Yet an exit strategy from this crisis along these lines would violate the West’s promise to include Ukraine in decisions about its future. Equally, what trust could there be in Putin’s guarantee to respect Ukraine’s sovereignty given that in 2014 Russia violated it twice – in Crimea and Donbas? Russia also undertook to uphold Ukraine’s sovereignty in exchange for Ukraine handing over its Soviet-era nuclear weapons to Russia in the Budapest Memorandum of 1994. Would Russia evacuate Donbas and hand Crimea back to Ukraine, even though it has been incorporated into Russia? It does not seem very likely. Moreover, would Georgia, Sweden and Finland also be forced to renounce the option of future NATO membership, notwithstanding their right, according to OSCE documents, to join an alliance if they so choose? In short, Russian military intimidation would have paid off. Other powers seeking territorial or strategic revisions will no doubt take notice. Apart from a short-term reduction in tensions, it is difficult to see what the West gains – and all too easy to see what it loses– from such a deal. It may bring short-term relief but, like buyer’s remorse, only at the cost of storing up problems for the future.

The second choice is to stick to the current strategy of deterrence and dialogue which was described above. It means calling Putin’s bluff and not giving in to one-sided attempts to change the European security order. This may involve a game of nerves for several more weeks and allowing Putin to stay in the global diplomatic spotlight that he adores.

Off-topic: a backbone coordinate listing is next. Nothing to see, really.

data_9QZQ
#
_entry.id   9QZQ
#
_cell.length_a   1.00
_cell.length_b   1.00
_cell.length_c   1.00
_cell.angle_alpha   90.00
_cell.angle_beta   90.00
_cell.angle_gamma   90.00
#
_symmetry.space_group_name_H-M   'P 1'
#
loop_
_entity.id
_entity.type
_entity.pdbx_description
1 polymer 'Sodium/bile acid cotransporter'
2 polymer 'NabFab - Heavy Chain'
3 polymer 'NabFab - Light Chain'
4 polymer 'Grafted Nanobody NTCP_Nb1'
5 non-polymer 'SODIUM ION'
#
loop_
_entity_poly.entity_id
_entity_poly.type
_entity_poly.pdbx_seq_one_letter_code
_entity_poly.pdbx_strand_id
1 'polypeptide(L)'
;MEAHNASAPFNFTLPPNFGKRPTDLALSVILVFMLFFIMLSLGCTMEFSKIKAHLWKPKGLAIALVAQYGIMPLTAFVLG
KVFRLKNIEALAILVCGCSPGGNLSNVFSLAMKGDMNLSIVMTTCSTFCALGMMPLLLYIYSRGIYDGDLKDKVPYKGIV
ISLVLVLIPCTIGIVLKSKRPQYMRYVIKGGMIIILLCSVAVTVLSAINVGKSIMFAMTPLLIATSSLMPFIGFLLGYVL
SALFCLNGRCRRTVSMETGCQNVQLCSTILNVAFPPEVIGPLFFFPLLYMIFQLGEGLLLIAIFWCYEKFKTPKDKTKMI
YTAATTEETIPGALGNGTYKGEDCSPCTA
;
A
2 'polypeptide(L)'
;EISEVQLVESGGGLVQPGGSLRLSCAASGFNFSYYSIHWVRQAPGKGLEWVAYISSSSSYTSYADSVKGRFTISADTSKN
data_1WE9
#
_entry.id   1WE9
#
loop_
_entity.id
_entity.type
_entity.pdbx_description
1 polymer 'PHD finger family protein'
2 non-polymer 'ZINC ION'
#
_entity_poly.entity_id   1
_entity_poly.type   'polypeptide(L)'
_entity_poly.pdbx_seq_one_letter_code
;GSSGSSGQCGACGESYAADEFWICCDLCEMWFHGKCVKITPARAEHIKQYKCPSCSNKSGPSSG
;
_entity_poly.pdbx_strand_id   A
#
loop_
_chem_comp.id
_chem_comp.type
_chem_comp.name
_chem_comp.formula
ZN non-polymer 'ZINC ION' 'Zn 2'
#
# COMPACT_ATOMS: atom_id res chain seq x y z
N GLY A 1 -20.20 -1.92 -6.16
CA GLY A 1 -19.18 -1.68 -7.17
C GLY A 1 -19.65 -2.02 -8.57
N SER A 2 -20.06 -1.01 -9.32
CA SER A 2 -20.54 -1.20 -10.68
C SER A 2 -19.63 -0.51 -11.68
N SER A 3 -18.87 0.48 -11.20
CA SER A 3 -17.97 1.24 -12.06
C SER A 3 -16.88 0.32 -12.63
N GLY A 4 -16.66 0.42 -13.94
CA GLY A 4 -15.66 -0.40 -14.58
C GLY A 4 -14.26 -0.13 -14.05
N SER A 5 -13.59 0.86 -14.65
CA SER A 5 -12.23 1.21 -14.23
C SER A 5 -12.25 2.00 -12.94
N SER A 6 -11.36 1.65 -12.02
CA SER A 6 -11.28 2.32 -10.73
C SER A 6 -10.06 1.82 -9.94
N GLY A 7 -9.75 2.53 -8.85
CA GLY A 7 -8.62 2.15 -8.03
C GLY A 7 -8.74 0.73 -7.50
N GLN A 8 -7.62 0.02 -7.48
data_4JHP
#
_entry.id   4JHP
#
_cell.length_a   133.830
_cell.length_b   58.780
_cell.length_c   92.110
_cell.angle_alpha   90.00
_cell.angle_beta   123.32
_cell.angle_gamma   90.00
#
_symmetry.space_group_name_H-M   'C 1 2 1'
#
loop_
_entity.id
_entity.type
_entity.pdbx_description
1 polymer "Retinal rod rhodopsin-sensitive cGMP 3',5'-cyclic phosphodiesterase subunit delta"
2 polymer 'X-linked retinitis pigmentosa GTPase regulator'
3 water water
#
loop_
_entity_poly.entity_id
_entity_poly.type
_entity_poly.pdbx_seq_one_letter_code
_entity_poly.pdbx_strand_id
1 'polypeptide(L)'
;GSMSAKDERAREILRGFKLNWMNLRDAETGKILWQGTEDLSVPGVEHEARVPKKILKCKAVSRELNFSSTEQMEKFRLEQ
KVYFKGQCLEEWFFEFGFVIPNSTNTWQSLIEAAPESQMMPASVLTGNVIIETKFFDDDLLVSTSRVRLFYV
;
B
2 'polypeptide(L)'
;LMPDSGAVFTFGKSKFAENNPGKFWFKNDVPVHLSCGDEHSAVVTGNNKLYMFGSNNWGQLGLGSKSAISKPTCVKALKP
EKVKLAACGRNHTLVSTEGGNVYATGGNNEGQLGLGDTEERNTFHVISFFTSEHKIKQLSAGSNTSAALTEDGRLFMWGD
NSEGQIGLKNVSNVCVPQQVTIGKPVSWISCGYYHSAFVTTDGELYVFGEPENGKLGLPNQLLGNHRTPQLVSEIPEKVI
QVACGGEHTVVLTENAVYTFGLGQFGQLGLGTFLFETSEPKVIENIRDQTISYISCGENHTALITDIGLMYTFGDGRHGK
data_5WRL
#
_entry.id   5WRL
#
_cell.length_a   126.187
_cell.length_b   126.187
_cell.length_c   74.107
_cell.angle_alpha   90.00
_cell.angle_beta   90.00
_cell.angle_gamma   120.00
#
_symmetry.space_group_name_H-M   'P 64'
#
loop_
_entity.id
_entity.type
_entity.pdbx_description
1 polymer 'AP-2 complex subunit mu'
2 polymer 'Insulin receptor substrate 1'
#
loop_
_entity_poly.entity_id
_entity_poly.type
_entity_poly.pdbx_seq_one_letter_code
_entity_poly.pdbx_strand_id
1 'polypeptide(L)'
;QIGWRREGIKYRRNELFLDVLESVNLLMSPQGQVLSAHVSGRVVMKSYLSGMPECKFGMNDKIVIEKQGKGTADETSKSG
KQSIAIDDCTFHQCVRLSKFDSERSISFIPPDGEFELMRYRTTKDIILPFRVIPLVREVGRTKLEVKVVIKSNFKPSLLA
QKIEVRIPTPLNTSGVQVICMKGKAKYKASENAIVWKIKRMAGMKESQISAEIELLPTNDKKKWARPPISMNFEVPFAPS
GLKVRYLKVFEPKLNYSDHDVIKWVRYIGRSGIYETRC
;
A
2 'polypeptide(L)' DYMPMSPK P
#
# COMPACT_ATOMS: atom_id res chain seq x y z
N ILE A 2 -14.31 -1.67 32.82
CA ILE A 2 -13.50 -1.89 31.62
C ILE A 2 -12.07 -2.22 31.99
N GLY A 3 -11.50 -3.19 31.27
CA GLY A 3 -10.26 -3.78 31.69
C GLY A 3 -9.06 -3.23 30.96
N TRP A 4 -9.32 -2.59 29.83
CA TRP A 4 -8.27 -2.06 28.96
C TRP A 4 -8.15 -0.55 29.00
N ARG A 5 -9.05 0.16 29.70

Many more leaders and ministers will need to travel to Moscow and Kyiv. At least these trips and the ongoing diplomacy buy time to allow Putin to examine his interests and options more rationally, and appreciate the off-ramp options which the West has presented to Moscow in writing, as well as the penalties of further sanctions, and diplomatic isolation.

In 1990, the key challenge for the US vision of a “New World Order” was undoubtedly Saddam Hussein’s invasion of Kuwait. Upon learning about the invasion in Aspen, Colorado in August 1990, former UK prime minister, Margaret Thatcher, famously said to former US president, George H. W. Bush: “this is no time to go wobbly.” The same applies to today. The West should stick to its guns and its principles. That is the best chance of avoiding yet another Ukraine crisis six months from now.